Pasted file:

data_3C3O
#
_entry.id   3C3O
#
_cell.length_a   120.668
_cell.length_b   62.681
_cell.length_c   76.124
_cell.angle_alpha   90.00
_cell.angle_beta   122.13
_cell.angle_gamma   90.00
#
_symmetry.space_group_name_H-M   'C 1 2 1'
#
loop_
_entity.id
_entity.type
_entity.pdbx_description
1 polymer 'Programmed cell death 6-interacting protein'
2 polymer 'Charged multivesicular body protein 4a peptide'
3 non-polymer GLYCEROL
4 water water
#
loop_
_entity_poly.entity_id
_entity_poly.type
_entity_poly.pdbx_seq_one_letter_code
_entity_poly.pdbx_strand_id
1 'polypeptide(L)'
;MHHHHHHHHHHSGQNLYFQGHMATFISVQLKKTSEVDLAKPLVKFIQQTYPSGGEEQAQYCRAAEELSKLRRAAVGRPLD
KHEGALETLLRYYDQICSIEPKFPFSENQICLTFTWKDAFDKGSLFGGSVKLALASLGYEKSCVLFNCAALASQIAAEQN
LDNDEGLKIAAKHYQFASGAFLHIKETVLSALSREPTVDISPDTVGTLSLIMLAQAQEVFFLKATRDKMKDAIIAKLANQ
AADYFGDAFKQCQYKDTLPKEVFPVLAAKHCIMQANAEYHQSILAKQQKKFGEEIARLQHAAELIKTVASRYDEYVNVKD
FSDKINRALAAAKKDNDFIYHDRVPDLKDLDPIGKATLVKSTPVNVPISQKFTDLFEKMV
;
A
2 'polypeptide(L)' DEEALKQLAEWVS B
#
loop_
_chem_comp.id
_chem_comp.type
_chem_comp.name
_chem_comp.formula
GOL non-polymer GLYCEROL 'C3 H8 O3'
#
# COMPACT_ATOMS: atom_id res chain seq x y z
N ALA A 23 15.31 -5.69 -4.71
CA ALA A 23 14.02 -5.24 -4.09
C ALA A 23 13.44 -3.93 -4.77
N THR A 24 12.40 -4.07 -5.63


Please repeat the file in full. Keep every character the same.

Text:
data_3C3O
#
_entry.id   3C3O
#
_cell.length_a   120.668
_cell.length_b   62.681
_cell.length_c   76.124
_cell.angle_alpha   90.00
_cell.angle_beta   122.13
_cell.angle_gamma   90.00
#
_symmetry.space_group_name_H-M   'C 1 2 1'
#
loop_
_entity.id
_entity.type
_entity.pdbx_description
1 polymer 'Programmed cell death 6-interacting protein'
2 polymer 'Charged multivesicular body protein 4a peptide'
3 non-polymer GLYCEROL
4 water water
#
loop_
_entity_poly.entity_id
_entity_poly.type
_entity_poly.pdbx_seq_one_letter_code
_entity_poly.pdbx_strand_id
1 'polypeptide(L)'
;MHHHHHHHHHHSGQNLYFQGHMATFISVQLKKTSEVDLAKPLVKFIQQTYPSGGEEQAQYCRAAEELSKLRRAAVGRPLD
KHEGALETLLRYYDQICSIEPKFPFSENQICLTFTWKDAFDKGSLFGGSVKLALASLGYEKSCVLFNCAALASQIAAEQN
LDNDEGLKIAAKHYQFASGAFLHIKETVLSALSREPTVDISPDTVGTLSLIMLAQAQEVFFLKATRDKMKDAIIAKLANQ
AADYFGDAFKQCQYKDTLPKEVFPVLAAKHCIMQANAEYHQSILAKQQKKFGEEIARLQHAAELIKTVASRYDEYVNVKD
FSDKINRALAAAKKDNDFIYHDRVPDLKDLDPIGKATLVKSTPVNVPISQKFTDLFEKMV
;
A
2 'polypeptide(L)' DEEALKQLAEWVS B
#
loop_
_chem_comp.id
_chem_comp.type
_chem_comp.name
_chem_comp.formula
GOL non-polymer GLYCEROL 'C3 H8 O3'
#
# COMPACT_ATOMS: atom_id res chain seq x y z
N ALA A 23 15.31 -5.69 -4.71
CA ALA A 23 14.02 -5.24 -4.09
C ALA A 23 13.44 -3.93 -4.77
N THR A 24 12.40 -4.07 -5.63